One of the pieces of misinformation floating around the web is the claim that the COVID-19 vaccine contains a microchip that can allegedly gather personal information. Not so, say experts who explain these as a chip on the exterior of some vaccine syringes to help track doses, not people.
One conspiracy theory about the vaccine microchip is that Microsoft co-founder Bill Gates masterminded the chip to keep track of who has been vaccinated, according to BBC News. Some people even believed that Gates invented the pandemic so he could inject people with a microchip using a vaccine to make money.
The microchip theory gained legs after several skewed videos about the alleged invasive microchip went viral on the Internet. One such interview exposed a government contract with a startup firm that planned to include a microchip on its single-use syringes.
But according to Poynter, Jay Walker, executive chairman of ApiJect Systems America, explained to Elizabeth Johnston, a Facebook activist and blogger, last December that the chip works like a bar code to help public health officials track vaccines — not people.
ApiJect was awarded a $138 million dollar contract with the Department of Defense to increase the U.S. production of medical injectable devices to “dramatically expand U.S. production capability for domestically manufactured, medical-grade injection devices” last year.
However, some skeptics claimed that the microchip was in the vaccine itself and could be used to trace vaccine recipients and their locations, according to USA Today. In fact, the radio-frequency identification chips, or RFID chips, are on the outside of the prefilled, injectable syringes and contain unique serial numbers for each dose, said Walker.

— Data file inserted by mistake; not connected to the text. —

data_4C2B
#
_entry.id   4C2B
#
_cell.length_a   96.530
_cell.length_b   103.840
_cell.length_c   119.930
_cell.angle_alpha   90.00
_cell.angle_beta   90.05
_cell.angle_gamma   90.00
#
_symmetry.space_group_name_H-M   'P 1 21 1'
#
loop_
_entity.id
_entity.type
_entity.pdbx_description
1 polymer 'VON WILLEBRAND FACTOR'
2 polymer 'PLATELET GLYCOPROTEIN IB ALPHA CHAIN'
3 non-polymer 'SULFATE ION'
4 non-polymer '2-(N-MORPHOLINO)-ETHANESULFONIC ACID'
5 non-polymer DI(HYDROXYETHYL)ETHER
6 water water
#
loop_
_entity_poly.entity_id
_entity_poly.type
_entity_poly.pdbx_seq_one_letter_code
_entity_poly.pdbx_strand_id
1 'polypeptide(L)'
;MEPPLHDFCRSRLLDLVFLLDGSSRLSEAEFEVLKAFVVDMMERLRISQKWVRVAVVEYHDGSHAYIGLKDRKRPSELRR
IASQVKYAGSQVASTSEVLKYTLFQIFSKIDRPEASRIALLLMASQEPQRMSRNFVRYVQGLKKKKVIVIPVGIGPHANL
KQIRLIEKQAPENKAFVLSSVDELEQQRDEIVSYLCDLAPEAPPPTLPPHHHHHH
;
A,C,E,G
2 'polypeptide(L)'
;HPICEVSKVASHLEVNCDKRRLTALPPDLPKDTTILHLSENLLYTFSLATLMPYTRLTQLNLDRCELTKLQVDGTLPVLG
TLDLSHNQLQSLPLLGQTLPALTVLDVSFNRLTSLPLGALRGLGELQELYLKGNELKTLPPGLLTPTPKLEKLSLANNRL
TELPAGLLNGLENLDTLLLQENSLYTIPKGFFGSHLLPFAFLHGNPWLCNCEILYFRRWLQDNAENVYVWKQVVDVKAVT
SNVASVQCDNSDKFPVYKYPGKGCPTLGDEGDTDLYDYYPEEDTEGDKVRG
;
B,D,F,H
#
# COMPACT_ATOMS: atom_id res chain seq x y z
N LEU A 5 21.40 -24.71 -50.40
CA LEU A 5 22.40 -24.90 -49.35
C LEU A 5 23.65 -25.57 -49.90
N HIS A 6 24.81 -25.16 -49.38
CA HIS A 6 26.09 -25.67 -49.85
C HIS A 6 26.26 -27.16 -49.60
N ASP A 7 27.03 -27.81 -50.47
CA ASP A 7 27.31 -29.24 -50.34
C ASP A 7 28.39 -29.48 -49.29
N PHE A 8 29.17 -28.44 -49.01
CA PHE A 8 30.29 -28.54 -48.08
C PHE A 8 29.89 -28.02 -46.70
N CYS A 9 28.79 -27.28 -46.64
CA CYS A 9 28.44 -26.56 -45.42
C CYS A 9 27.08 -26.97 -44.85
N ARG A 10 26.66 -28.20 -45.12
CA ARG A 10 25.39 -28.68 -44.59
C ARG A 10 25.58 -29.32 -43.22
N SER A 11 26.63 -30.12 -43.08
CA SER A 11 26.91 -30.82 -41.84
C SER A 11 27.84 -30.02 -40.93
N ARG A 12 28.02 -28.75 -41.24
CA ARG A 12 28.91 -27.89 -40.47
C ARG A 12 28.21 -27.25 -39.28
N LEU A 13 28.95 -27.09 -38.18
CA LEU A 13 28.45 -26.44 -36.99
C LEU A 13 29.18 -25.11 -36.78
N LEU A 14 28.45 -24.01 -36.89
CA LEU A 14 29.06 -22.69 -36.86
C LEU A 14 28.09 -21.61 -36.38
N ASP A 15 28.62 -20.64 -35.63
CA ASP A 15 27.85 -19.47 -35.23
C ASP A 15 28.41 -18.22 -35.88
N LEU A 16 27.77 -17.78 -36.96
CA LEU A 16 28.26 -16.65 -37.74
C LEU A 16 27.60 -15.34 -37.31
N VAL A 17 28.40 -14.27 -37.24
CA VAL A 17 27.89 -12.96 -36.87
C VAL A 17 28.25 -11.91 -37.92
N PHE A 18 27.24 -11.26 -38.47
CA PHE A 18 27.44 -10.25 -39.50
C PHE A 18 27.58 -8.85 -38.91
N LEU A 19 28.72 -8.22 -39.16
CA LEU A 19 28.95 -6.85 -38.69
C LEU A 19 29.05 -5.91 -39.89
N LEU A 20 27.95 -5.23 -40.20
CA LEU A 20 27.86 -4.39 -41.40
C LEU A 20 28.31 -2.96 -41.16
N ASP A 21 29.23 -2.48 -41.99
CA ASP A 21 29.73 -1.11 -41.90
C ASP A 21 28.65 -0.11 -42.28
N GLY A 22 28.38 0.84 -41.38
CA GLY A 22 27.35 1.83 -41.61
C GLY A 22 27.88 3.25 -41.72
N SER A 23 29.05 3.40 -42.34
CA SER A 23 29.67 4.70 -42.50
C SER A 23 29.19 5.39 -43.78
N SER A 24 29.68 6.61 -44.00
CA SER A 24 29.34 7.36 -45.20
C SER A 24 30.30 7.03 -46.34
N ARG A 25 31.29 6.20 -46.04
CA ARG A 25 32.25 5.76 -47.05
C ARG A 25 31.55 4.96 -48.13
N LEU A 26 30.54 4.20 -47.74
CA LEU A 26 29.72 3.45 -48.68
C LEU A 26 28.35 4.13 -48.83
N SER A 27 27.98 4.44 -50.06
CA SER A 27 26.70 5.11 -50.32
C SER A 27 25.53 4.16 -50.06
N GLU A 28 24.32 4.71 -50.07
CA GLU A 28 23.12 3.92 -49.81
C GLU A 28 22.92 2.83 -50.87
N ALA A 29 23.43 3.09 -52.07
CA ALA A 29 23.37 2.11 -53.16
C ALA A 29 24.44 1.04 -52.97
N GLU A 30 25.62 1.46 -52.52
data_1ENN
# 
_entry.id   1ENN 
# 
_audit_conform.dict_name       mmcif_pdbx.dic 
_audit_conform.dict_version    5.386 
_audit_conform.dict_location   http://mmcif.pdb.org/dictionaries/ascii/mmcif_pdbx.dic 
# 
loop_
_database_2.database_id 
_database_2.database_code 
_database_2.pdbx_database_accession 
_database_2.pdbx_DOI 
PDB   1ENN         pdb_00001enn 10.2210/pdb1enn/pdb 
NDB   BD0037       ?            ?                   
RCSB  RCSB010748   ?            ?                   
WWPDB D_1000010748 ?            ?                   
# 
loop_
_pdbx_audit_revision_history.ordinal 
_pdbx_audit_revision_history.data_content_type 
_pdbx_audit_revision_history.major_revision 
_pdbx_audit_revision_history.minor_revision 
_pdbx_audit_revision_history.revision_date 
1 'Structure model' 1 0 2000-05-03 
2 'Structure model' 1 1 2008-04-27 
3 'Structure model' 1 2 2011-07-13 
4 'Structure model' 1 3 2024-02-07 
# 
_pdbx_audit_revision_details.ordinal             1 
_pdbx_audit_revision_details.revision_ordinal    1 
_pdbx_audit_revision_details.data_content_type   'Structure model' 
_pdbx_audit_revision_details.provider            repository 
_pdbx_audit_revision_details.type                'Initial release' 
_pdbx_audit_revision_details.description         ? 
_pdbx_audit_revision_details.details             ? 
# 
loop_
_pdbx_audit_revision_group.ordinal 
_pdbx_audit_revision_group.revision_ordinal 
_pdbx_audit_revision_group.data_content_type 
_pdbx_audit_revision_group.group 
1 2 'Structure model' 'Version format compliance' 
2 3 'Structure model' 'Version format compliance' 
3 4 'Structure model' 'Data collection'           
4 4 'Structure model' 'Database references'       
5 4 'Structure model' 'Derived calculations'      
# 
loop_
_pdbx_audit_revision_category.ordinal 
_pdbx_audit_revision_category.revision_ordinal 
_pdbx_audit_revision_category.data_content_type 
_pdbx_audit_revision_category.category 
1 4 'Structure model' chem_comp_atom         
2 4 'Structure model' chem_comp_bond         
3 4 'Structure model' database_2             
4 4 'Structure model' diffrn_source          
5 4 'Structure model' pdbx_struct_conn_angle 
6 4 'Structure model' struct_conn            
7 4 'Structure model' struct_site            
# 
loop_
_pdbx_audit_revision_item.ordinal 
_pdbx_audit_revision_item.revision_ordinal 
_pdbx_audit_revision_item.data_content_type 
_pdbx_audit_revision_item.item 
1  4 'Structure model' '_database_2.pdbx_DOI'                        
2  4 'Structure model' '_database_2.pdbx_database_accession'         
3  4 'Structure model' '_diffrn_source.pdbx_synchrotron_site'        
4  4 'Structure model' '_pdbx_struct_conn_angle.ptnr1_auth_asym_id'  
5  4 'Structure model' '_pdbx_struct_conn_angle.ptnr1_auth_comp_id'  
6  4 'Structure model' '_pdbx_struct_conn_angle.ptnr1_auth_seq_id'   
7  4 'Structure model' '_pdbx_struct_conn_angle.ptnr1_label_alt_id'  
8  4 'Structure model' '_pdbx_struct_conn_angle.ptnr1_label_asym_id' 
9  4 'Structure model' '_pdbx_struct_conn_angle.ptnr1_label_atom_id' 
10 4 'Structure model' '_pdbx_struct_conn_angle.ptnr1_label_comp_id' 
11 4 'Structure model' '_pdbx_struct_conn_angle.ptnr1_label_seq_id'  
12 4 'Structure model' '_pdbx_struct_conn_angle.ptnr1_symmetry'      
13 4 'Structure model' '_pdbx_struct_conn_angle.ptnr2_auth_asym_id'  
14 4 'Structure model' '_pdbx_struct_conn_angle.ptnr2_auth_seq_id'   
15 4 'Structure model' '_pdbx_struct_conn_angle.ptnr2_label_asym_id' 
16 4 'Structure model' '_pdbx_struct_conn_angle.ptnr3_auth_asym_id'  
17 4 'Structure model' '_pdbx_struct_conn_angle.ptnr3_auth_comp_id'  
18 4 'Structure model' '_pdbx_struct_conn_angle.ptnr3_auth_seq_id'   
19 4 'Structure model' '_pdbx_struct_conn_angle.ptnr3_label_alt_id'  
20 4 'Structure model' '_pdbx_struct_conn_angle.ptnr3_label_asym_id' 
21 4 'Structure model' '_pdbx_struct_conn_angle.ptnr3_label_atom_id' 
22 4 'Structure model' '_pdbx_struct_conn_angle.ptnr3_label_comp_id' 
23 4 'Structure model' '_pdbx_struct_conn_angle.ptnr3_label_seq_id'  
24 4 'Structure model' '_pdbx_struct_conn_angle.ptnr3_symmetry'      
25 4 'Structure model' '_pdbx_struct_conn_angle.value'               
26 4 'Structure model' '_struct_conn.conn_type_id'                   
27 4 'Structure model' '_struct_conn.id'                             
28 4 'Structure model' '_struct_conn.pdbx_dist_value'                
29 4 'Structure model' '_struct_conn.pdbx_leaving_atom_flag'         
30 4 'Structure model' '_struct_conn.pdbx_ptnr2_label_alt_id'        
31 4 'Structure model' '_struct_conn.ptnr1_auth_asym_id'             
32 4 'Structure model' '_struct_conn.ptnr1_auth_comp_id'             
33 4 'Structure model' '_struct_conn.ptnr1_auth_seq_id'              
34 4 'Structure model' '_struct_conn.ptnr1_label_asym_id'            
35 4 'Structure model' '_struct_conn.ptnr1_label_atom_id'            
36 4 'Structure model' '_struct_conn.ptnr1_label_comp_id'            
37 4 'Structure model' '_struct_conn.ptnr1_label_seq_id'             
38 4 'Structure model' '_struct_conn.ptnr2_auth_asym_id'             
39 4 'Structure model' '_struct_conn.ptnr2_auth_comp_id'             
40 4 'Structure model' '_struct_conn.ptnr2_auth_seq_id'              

He explained that the serial numbers prevent counterfeiting and mark the expiration date of the vaccine. He said that no personal information is recorded on the elective tracking device. During his interview with Johnston on December 9, he said that the government had not yet decided to use the RFID option.
The contract, called “Project Jumpstart,” called for ApiJect to make up to 330 million pre-filled syringes each month. Experts say that tracking vaccines with RFID technology help public health officials keep tabs on vaccination coverage by scanning a Near Field Communication or NFC chip.
“By scanning the chip on a cellphone app, the chip will transmit information about the drug’s expiration date and that it is not a counterfeit product,” Steven Hoffman, an ApiJect company spokesperson, told USA Today. Hoffman said this information would be stored anonymously on a cloud device and would include no personal data on the chip or the cellphone app.
Some viewers of Johnston’s Facebook video seemed to think the NFC chip would be planted into the body and they voiced their protest.
“The chip is not an injectable device,” insisted Hoffman. “It is like a bar code on a food item. The chip transmits information. It does not gather any. The chip is located on the outside of the container holding the vaccine.”
Hoffman reiterated that the government has not yet decided to use the technology on the vials’ single-dose vaccines.
Experts told USA Today that the chip can be used to track who received the vaccine and its authenticity but cannot track the patients themselves.
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